reality


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re·al·i·ty

(rē-al'i-tē),
That which exists objectively and in fact, and can be consensually validated.
[L. res, thing, fact]

reality

[rē·al′itē]
Etymology: L, res, factual
the culturally constructed world of perception, meaning, and behavior that members of a culture regard as true.

reality

(rē-al′ĭt-ē)
1. The quality or state of being real or actual.
2. All that exists, as opposed to those ideas or mental images that are imagined.
References in periodicals archive ?
The noeme of photography is therefore not only the expression of a reality, there-it-is, but the superimposition of reality with the past, that-has-been.
Through the instruction of a master, he gains an insight into the "truth of Zen" that involves a radical critique of the ordinary perception of reality.
Reality is constructed within three realms--social, physical, and individual--and is composed of societal definitions and interactions (Charon, 1992, pp.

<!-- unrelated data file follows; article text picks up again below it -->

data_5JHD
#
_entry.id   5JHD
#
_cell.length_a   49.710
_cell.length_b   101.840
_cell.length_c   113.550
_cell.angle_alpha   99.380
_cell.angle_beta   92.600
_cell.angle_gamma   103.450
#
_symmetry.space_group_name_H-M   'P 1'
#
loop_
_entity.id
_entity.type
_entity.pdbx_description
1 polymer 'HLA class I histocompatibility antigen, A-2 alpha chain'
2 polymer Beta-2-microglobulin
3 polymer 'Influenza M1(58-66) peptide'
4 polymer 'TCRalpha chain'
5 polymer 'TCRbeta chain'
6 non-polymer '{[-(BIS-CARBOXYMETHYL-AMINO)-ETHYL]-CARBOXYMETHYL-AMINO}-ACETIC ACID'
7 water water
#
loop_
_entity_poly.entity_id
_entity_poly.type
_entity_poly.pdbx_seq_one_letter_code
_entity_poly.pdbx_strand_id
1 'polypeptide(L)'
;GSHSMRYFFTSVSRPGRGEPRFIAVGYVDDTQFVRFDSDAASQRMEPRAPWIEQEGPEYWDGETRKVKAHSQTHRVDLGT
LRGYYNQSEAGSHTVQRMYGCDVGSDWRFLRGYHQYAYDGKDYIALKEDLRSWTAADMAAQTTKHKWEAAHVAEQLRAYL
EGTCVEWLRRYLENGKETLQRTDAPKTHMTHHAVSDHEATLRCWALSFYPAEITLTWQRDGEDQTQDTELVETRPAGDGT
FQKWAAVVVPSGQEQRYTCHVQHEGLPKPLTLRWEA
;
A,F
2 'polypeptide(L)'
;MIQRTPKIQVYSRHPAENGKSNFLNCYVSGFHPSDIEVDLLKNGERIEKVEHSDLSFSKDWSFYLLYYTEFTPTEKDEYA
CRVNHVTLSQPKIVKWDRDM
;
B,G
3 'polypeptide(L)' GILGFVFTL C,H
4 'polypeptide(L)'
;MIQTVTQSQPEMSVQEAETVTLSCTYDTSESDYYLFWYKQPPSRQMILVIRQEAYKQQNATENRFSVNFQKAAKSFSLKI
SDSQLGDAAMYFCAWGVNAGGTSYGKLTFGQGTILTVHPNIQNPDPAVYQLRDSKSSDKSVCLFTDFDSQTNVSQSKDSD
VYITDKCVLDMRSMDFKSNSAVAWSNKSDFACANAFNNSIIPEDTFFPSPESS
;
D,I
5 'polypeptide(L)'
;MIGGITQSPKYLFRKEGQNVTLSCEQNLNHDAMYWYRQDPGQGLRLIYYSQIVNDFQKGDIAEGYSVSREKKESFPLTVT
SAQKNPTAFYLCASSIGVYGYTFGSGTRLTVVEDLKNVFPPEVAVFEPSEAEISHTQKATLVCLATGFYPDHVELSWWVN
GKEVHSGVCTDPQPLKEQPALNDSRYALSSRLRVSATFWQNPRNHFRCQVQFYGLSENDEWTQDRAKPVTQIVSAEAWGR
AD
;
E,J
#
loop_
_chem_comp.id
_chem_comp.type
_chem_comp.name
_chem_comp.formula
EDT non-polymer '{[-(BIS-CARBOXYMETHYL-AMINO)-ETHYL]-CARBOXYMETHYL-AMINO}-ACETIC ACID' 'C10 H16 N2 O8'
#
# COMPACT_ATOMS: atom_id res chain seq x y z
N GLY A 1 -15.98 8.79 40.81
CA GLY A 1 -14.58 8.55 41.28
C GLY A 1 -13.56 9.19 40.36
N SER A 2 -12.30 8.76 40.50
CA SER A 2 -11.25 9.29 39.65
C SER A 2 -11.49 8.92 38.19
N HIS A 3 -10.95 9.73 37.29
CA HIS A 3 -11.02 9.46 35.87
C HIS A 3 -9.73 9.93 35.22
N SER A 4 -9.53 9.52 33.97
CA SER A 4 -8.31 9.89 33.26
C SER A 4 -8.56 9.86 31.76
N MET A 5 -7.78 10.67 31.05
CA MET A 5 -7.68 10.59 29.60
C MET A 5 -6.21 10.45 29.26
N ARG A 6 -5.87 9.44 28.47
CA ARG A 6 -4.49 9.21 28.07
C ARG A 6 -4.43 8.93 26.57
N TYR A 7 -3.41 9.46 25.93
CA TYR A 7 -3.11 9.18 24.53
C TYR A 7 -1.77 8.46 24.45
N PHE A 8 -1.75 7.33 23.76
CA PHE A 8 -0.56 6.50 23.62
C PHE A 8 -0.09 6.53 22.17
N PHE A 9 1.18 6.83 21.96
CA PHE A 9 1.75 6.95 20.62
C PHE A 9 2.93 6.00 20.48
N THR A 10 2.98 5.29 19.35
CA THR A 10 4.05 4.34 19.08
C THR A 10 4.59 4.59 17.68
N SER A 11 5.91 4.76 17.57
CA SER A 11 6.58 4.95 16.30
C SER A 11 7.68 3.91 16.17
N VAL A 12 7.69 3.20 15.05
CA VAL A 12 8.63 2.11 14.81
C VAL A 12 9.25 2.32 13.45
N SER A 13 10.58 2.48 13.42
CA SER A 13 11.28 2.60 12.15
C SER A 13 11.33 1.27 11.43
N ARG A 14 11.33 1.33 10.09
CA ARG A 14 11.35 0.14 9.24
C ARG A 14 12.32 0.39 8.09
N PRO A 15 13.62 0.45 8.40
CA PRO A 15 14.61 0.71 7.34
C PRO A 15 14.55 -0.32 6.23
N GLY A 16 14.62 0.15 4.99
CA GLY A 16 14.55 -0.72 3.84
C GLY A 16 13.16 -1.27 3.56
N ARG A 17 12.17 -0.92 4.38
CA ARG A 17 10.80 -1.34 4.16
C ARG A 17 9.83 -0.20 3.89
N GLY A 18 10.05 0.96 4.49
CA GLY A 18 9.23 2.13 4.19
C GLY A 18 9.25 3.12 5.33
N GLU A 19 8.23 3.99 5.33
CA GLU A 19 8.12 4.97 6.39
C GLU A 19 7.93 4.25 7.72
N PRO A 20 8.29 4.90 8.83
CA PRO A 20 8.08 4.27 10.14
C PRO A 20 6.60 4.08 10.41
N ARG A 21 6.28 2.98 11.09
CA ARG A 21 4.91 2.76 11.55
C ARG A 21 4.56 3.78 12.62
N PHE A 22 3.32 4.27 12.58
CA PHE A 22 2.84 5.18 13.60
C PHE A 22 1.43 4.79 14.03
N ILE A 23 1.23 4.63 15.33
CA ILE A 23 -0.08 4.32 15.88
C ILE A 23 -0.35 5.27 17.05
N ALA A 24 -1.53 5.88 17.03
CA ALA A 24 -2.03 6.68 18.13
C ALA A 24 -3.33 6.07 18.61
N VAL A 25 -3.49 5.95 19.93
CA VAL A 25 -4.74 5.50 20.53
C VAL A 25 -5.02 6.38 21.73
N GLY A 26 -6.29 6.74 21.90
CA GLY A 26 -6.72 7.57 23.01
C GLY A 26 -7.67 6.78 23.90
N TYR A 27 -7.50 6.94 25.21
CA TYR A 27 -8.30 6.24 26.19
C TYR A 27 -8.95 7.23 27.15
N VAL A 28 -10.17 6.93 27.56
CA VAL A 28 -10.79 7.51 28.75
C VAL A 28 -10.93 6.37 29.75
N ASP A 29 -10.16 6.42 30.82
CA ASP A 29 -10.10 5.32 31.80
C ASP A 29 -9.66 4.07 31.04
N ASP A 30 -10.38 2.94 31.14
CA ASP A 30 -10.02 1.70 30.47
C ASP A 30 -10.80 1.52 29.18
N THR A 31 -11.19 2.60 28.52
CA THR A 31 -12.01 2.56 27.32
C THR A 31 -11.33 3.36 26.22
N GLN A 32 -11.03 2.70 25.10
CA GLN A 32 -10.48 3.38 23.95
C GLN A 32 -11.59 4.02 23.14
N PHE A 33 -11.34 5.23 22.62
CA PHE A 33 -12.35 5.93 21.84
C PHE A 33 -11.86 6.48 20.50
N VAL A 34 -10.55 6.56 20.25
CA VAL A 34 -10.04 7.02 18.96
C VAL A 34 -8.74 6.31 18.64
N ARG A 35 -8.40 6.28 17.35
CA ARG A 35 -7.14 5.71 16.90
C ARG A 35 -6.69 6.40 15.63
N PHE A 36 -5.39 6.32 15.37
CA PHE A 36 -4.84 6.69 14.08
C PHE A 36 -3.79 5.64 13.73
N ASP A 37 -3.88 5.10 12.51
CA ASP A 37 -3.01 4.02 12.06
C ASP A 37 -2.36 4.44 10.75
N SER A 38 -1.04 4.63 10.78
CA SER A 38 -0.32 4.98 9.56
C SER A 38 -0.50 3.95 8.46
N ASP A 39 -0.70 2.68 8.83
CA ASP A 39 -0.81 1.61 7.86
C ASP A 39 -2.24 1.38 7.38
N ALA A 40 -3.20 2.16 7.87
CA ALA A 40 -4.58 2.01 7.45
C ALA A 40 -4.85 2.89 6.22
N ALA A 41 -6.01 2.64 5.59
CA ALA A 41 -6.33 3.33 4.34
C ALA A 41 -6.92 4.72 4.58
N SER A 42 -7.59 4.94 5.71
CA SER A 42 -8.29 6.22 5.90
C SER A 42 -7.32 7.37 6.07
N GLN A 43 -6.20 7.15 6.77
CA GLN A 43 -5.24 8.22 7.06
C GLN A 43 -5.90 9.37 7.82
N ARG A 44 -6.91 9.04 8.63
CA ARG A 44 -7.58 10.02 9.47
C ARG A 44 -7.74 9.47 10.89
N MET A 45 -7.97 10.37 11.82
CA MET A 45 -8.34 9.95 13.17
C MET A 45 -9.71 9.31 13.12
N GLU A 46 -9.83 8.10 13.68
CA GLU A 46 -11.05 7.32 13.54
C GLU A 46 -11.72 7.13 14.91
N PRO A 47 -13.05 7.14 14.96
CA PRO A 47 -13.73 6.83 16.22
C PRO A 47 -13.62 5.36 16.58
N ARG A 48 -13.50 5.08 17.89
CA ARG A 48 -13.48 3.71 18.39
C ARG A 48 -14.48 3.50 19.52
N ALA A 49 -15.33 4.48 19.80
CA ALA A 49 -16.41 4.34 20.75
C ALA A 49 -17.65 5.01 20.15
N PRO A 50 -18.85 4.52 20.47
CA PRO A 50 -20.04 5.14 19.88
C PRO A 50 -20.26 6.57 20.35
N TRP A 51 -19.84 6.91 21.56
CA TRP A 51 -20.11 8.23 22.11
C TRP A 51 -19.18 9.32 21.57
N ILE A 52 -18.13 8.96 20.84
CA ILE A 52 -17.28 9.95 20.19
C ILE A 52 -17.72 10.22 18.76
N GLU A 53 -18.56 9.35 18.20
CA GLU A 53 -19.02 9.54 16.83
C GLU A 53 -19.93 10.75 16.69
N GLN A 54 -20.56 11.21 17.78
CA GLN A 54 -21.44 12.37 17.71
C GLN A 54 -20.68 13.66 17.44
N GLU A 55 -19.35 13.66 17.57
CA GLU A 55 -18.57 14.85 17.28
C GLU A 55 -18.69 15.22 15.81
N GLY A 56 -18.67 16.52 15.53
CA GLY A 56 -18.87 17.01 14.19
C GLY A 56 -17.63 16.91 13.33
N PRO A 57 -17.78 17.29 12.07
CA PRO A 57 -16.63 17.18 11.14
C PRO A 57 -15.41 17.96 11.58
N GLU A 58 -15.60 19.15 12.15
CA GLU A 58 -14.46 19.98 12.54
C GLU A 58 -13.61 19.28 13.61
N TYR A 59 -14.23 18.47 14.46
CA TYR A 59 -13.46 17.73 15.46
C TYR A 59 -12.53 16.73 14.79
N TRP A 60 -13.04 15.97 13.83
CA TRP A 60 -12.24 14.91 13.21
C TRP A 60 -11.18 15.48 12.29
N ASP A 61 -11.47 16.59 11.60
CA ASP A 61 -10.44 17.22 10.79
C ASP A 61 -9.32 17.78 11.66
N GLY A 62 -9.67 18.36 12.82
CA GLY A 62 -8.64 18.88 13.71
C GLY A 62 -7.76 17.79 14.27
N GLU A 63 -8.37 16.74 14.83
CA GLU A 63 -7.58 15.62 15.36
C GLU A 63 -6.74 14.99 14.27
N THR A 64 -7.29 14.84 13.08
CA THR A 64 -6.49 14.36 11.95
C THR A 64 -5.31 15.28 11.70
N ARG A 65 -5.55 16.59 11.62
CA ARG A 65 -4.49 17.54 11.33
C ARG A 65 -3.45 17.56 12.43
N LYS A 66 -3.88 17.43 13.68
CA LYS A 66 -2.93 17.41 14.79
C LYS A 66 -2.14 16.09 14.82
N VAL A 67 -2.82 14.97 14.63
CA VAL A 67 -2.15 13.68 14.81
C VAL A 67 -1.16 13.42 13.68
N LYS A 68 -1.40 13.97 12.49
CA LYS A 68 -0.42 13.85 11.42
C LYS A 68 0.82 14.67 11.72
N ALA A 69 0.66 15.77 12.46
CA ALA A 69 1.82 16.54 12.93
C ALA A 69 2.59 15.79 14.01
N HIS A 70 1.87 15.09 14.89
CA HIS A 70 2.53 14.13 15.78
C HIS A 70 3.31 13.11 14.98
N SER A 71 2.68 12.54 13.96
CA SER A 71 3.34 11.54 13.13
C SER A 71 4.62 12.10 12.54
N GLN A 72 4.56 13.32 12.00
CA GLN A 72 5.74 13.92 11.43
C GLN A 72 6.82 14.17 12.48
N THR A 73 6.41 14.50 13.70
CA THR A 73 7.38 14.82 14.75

When the business world first embraces virtual reality, it will likely be for high-level management applications, such as searching databases," says Greg Panos, president of SophisTech Research, a publishing company that specializes in virtual reality.
Armed with a virtual reality helmet, CEOs will be able to enter the world of Bill Agee and look on, spellbound, as he explains where all the money went.
To enhance the sense of reality, some researchers are experimenting with tactile feedback devices (TFDs).
Modern art challenged our perceptions, our reality, and eventually our notion of art itself.
When we consider the bread and the act of eating it in a different context (in the context, say, of our identity as creatures who require constant nourishment to stay alive), we perceive a deeper reality to our physical situations.
REALITY TWO: The sense of entitlement physicians feel--their "doctorness"--is undervalued by management.